U.S. officials reported modest progress in talks in Vienna, but warned that nuclear progress would soon become irreversible.
U.S. Secretary of State Antony Blinken said it would only be “a few weeks” to salvage the 2015 Iran nuclear deal before progress in Tehran would become irreversible.
Blinken spoke on Thursday as Tehran continued talks in Vienna with other signatories to the 2015 deal, which former U.S. President Donald Trump unilaterally withdrew from in 2018.
The U.S. has been indirectly involved in negotiations with Washington and Tehran, despite rhetoric over trade allegations, recent reports Moderate gains After months of almost complete stalemate. The latest round of negotiations resumed in November.
“I think we still have a couple of weeks to see if we can get back to mutual compliance,” Blinken said in an interview with NPR.
“Our time is very, very short,” because “Iran is getting closer and closer that they can produce enough fissile material for a nuclear weapon in a very, very short time,” he said.
Blinken added that Tehran has achieved “what will become getting harder Reverse because they’re learning things, they’re doing new things because they’ve breached the limits set by the protocol.”
The nuclear deal provided Iran with much-needed international sanctions relief in exchange for restrictions on its nuclear program.
Tehran has since increasingly disregarded the restrictions in the deal after Trump re-imposed a campaign of “maximum pressure” sanctions after withdrawing from the deal, arguing that it is no longer bound by the deal after the U.S. withdrew.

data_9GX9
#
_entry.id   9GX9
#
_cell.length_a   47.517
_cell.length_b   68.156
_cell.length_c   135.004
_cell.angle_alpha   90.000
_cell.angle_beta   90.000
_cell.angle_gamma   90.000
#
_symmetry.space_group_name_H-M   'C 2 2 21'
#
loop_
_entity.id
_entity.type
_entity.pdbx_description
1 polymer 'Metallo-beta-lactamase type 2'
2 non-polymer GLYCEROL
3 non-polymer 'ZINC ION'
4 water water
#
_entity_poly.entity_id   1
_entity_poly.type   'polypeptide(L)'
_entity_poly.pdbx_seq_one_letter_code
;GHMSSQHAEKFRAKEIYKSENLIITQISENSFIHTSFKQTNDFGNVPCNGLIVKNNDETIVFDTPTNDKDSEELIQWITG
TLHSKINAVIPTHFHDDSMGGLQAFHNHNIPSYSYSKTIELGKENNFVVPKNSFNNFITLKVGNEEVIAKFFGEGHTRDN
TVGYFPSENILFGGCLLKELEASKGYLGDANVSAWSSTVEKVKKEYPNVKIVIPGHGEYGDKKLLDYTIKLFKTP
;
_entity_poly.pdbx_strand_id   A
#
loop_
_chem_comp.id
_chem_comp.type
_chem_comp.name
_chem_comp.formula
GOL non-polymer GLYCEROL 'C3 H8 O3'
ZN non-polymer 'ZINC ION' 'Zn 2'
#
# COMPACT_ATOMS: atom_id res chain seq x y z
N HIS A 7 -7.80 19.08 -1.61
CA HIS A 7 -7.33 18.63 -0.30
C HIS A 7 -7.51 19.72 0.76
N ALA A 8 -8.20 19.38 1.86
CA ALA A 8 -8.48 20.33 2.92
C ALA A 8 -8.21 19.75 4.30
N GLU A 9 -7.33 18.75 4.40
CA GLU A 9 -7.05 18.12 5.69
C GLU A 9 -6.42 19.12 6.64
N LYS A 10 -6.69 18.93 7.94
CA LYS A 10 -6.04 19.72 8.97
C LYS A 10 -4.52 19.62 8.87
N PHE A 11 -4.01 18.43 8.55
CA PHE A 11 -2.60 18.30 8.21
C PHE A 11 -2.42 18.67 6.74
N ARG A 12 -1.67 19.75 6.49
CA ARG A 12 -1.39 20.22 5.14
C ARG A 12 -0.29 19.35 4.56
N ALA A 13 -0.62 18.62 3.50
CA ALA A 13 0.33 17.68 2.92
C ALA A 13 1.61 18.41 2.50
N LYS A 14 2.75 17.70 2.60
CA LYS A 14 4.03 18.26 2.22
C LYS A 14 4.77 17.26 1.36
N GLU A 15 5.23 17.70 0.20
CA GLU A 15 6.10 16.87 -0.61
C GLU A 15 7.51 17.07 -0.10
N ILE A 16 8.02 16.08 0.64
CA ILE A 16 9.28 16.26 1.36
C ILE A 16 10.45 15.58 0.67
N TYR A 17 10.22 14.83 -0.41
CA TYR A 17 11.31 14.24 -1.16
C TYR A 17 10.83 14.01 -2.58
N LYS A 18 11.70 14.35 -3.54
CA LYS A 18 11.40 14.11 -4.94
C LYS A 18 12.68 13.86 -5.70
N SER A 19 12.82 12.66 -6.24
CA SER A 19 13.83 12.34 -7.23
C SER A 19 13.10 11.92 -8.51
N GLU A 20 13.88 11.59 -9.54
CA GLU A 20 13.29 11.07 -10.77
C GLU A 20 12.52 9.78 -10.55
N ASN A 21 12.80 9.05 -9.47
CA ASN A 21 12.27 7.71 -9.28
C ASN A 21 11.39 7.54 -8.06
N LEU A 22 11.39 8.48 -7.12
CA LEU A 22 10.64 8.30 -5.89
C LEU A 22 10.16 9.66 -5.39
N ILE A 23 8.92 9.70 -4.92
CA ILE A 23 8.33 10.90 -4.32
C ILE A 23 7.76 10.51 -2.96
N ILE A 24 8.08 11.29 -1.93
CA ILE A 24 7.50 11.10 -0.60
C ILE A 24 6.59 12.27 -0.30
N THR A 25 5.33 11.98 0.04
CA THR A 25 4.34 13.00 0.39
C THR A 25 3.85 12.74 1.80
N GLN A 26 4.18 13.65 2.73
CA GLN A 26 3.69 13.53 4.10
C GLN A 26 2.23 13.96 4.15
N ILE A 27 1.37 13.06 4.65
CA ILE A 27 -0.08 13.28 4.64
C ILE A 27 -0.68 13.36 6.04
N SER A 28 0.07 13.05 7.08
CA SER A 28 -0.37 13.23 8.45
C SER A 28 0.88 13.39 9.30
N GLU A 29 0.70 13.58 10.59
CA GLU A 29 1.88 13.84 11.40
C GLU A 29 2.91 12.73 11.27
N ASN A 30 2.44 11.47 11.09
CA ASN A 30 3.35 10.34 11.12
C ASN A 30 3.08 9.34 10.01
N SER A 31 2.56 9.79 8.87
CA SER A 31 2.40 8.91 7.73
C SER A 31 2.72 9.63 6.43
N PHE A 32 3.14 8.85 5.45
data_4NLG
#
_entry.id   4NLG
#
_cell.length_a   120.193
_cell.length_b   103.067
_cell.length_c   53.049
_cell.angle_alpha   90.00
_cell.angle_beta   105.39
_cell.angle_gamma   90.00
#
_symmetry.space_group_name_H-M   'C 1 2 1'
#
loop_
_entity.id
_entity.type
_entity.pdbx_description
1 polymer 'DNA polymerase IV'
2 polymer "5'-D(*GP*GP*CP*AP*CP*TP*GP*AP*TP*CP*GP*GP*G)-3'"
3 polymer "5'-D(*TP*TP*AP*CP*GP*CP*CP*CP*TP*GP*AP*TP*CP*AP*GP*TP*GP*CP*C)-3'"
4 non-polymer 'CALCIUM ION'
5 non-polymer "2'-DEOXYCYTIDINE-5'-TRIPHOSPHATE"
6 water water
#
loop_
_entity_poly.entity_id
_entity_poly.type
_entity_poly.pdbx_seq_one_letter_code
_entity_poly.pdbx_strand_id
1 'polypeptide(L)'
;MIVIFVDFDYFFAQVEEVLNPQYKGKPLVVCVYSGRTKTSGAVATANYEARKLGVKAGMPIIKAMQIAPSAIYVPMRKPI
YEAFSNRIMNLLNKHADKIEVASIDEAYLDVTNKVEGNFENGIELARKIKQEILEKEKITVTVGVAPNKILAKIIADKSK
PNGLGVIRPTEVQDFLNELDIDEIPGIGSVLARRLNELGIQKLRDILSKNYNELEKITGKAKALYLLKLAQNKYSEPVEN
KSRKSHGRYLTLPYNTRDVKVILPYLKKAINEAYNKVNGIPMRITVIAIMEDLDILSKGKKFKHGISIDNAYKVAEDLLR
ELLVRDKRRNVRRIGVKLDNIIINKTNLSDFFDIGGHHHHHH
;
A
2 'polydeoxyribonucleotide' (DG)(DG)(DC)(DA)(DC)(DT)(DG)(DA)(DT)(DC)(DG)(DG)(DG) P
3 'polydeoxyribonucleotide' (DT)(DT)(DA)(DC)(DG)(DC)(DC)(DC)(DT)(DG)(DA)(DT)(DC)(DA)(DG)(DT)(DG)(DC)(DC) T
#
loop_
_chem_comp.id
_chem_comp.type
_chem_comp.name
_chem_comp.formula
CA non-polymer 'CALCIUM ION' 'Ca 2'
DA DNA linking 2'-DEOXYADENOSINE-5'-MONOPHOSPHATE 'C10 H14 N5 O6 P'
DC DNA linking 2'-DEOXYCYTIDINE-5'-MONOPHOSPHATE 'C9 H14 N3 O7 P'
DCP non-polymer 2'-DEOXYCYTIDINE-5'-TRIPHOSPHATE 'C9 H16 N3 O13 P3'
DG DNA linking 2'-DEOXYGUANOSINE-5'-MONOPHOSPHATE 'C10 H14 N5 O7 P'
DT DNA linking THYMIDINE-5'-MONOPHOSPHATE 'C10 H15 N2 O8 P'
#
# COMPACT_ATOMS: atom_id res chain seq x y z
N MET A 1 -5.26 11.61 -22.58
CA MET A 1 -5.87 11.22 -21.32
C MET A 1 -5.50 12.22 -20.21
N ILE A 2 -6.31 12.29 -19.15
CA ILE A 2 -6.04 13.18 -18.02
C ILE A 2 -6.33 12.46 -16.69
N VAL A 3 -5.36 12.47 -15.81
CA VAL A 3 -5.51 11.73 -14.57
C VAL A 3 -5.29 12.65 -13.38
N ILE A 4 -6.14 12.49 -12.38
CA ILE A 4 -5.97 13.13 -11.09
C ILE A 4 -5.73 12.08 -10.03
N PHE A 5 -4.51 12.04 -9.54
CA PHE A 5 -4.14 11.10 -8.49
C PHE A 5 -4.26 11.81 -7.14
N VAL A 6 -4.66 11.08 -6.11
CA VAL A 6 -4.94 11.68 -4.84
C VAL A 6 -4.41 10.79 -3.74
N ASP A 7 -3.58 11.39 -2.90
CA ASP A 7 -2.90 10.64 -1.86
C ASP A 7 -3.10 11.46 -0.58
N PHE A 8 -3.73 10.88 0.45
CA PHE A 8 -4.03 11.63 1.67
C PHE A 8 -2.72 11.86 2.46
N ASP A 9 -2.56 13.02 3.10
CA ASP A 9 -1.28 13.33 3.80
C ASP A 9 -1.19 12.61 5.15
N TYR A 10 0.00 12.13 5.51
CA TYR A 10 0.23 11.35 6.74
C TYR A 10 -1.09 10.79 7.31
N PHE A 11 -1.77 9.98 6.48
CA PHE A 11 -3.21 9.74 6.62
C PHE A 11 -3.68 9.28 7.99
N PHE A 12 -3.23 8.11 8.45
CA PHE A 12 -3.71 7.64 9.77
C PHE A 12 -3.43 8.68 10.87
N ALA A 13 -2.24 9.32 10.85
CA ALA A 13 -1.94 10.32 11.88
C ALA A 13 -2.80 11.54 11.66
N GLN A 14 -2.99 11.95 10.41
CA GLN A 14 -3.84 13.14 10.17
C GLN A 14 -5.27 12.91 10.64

U.S. President Joe Biden has made returning to the deal a top priority, while newly elected Iranian President Ibrahim Raisi is eager to seek relief from tough sanctions despite taking a more hawkish stance than his predecessor. relief.
in a interview In early January, Iranian Foreign Minister Hussein Amir-Abdallahian told Al Jazeera that the agreement could be reinstated if “all forms of sanctions stipulated in the nuclear deal” were lifted – a marked softening The government’s previous calls for a complete lifting were among all sanctions, even those based on human rights.
On Thursday, Blinken said reinstating the agreement “would be the best outcome for American security.”
“But if we can’t do that, we’re looking for other steps, other options, with our allies, including in Europe and the Middle East,” he added.
Those ones”other options“—often seen as an implied threat of military action—has been “the subject of intense work over the past few weeks and months,” Blinken said.
“We’re ready for any course.”